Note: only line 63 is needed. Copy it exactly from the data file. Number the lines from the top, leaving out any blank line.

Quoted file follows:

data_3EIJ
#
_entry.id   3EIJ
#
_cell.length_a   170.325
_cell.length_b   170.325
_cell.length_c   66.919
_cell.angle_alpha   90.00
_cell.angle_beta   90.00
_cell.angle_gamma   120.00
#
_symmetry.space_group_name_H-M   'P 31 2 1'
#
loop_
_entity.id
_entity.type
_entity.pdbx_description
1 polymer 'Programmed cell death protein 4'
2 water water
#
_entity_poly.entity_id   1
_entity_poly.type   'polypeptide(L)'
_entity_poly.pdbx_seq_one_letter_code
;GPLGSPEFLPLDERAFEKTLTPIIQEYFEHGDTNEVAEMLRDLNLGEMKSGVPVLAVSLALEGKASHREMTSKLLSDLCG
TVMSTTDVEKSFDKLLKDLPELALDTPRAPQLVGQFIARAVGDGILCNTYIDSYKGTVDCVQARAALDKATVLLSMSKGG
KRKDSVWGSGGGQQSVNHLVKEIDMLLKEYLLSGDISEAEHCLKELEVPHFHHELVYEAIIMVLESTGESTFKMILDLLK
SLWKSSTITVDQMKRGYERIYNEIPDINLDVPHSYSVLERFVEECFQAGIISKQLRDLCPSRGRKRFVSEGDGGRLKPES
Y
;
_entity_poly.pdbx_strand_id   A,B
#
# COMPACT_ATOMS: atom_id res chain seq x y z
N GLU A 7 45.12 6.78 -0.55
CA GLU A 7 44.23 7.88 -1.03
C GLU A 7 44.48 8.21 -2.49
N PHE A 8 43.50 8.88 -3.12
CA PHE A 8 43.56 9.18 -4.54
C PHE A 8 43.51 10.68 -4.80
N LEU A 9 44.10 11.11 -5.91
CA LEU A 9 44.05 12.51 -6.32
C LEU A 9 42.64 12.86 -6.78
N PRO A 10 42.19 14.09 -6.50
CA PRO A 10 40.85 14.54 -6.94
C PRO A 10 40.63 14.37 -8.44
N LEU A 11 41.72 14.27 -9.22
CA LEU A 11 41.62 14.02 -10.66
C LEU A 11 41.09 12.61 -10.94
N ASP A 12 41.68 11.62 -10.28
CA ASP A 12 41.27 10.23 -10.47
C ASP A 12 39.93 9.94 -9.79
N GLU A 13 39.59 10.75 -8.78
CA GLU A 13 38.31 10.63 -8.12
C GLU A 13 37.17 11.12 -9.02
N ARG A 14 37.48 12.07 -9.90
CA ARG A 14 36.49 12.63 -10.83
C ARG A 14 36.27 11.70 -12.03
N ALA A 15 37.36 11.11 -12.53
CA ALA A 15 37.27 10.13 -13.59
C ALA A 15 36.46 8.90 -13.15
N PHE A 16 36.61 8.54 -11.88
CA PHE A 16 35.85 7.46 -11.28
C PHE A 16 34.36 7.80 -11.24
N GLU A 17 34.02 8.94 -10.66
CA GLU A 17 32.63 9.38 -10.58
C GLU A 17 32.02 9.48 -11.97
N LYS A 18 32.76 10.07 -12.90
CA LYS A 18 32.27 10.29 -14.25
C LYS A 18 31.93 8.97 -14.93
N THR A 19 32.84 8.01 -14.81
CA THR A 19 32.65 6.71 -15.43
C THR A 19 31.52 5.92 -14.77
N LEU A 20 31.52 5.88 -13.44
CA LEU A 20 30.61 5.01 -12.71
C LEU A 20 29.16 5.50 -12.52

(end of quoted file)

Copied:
N GLU A 17 34.02 8.94 -10.66